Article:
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Thursday’s Vital Data: FedEx, Facebook, Citigroup

Tyler Craig

U.S. stock futures are trading slightly lower this morning as the post-Federal-Reserve-announcement fallout continues to weigh on the market. Yesterday’s quarter-point rise in interest rate and failure of Fed chair Jerome Powell to strike a sufficiently dovish tone continues to weigh heavily on asset prices.

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In early morning trading, futures on the Dow Jones Industrial Average are down 0.24% and S&P 500 futures are lower by 0.25%. Nasdaq-100 futures have shed 0.36%.

In the options pits, put demand surged yesterday as traders ran for the hills following the Fed announcement. Overall volume levels ended well above average. Specifically, about 22.7 million calls and 24.9 million puts changed hands on the session.

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Meanwhile, over at the CBOE the single-session equity put/call volume ratio rallied to its third-highest reading of the year — 0.85. The 10-day moving average closed at a new high for 2018 at 0.76.

Here were three stocks atop the most-actives list. FedEx (NYSE:FDX) shares were demolished after providing a dismal forecast for 2019 earnings. Facebook (NASDAQ:FB) plunged after a negative New York Times article. Finally, Citigroup (NYSE:C) was flooded with activity amid ongoing weakness in bank stocks.

Let’s take a closer look:

FedEx (FDX)

Transportation titan FedEx took center stage yesterday as investors reacted to its latest earnings report. The lackluster showing stoked fears of a global economic slowdown and lopped more than 12% off of its share price amid panic level volume. This was FedEx’s worst one-day drop since 2008.

Since peaking in January at $274.66, FDX stock has lost 41% of its value.

The company revised its earnings forecasts for 2019 lower, citing tepid demand for their international business. Europe and China were both mentioned as areas for concern.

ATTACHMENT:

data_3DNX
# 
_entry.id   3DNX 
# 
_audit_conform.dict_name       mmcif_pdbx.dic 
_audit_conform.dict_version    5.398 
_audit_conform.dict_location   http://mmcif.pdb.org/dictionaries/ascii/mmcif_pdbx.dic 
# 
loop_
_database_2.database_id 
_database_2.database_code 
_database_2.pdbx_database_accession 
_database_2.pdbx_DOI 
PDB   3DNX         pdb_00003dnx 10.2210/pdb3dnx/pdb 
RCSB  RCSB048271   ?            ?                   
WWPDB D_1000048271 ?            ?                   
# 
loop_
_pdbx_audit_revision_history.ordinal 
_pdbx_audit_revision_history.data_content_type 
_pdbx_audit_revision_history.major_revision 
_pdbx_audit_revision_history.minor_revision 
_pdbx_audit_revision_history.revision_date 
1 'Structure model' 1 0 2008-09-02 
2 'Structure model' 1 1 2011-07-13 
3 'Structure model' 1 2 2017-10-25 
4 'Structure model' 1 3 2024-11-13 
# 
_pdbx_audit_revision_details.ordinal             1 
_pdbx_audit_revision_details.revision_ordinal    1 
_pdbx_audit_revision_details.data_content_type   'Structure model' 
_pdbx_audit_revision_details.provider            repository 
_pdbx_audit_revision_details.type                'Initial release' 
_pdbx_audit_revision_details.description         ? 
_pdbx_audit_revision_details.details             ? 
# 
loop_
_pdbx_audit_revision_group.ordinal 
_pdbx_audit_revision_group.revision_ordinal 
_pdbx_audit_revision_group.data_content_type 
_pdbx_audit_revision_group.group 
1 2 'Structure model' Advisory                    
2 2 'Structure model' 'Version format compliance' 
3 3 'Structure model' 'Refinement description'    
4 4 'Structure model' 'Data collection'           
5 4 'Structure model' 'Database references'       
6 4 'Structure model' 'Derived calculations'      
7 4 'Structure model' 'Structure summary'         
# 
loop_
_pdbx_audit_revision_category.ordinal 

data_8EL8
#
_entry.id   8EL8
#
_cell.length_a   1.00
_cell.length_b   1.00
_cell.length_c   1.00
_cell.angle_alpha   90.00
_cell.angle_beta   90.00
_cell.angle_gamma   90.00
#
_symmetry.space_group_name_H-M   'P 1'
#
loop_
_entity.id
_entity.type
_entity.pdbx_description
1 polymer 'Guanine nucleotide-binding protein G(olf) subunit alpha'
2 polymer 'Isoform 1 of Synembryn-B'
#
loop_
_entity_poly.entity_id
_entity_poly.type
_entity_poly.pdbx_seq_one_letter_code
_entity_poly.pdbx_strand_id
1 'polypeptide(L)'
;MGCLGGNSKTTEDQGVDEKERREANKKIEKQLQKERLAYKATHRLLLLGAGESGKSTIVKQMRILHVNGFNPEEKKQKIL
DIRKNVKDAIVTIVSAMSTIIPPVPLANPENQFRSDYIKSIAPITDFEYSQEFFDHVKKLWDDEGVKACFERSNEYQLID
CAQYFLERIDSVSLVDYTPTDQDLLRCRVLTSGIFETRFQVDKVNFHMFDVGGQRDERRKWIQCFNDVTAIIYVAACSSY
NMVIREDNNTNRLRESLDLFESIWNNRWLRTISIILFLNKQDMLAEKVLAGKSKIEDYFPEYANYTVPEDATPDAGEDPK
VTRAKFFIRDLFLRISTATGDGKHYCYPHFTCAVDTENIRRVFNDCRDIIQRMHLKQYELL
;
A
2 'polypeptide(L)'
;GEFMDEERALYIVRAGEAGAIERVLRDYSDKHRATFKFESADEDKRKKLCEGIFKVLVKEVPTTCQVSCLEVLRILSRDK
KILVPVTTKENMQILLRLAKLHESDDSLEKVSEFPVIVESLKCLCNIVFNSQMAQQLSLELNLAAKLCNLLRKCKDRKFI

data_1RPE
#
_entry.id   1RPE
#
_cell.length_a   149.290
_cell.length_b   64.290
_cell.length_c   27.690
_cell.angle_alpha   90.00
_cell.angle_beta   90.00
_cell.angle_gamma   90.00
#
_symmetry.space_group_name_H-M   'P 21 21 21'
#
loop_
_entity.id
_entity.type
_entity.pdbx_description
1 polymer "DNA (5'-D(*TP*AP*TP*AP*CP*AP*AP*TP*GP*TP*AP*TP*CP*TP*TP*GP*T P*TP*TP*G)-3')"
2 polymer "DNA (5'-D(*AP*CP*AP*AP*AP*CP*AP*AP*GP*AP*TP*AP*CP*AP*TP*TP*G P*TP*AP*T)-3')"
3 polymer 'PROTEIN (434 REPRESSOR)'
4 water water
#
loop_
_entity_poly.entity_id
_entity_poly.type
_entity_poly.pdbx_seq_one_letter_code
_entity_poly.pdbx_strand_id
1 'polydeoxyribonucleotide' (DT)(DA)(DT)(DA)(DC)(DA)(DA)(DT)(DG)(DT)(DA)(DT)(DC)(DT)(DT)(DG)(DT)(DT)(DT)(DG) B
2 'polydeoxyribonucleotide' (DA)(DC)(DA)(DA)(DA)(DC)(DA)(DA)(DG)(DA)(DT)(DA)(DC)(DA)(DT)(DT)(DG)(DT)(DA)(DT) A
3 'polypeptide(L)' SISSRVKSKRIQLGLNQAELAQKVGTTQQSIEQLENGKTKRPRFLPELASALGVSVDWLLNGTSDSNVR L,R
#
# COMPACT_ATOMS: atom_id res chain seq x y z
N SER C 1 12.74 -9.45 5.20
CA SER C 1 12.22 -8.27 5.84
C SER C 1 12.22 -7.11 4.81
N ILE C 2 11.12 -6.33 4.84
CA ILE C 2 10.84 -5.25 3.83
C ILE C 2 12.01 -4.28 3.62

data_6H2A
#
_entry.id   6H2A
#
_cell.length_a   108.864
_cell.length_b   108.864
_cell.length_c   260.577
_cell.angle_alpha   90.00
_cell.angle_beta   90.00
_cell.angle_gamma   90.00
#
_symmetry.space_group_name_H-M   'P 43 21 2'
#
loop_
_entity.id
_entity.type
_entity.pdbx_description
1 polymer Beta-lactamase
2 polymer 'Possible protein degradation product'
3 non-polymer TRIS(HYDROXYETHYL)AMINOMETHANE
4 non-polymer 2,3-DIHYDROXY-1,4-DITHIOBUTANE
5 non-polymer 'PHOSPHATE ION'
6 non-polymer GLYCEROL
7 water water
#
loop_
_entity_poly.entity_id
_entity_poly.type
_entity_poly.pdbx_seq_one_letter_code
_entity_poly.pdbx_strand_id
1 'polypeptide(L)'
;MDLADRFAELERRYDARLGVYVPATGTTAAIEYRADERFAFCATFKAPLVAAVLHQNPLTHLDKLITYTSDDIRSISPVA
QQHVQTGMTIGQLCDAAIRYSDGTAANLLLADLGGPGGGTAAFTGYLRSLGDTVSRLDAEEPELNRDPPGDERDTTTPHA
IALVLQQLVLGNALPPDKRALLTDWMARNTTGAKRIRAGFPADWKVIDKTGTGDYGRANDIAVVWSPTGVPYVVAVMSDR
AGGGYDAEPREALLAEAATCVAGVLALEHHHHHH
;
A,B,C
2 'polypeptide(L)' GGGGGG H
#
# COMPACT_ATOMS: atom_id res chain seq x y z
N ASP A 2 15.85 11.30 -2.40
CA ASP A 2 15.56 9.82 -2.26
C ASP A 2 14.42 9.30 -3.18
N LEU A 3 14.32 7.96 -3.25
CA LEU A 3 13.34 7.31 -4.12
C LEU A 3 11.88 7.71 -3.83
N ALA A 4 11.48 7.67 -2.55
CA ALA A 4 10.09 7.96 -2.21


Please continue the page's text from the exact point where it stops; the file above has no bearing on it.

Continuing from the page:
On the options trading front, puts outpaced calls on the session. Activity swelled to 499% of the average daily volume, with 101,892 total contracts traded. Puts accounted for 53% of the day’s take.

With earnings now in the rearview mirror, implied volatility fell on the day to 37%, or the 65th percentile of its one-year range. Premiums are now pricing in daily moves of $3.75 or 2.3%.


Facebook (FB)

The impressive recovery attempt in FB stock finally succumbed to gravity yesterday. Technicians will point toward the declining 50-day moving average as the reason for the rejection. But news followers are citing a negative New York Times article published on Tuesday that said Facebook gave more user data to other companies than it has disclosed.

FB fell 7.3% making it one of the worst performing stocks in the technology sector. With its downtrend now back on, look for an eventual retest of its 52-week low at $126.85.

On the options trading front, puts dominated the session. Total activity jumped to 234% of the average daily volume, with 658,437 total contracts traded. 62% of the trading came from put options alone.

The increased demand drove implied volatility higher on the day to 44%, placing it at the 74th percentile of its one-year range. Premiums are now pricing in daily moves of $3.67 or 2.8%

Citigroup (C)

The beating in bank stocks just keeps on coming. Citigroup fell for its eleventh day in a row as post-Fed selling reversed its early session gains. With the stock unable to buy a bid and submerged beneath descending moving averages of all time frames, there remains little technical reason for optimism.

One potential bearish catalyst yesterday was a Bloomberg report highlighted a potential $180 million loss the bank could suffer on loans provided to an Asian hedge fund.

On the options trading front, traders came after puts with a vengeance. Total activity grew to 164% of the average daily volume, with 157,085 total contracts traded. Puts added 64% to the day’s total.

Implied volatility held steady at 45% placing it at the 100th percentile of its one-year range. Pumped-up premiums are pricing in daily moves of $1.49 or 2.8%.

As of this writing, Tyler Craig didn’t hold positions in any of the aforementioned securities. Want insightful education on how to trade? Check out his trading blog, Tales of a Technician.

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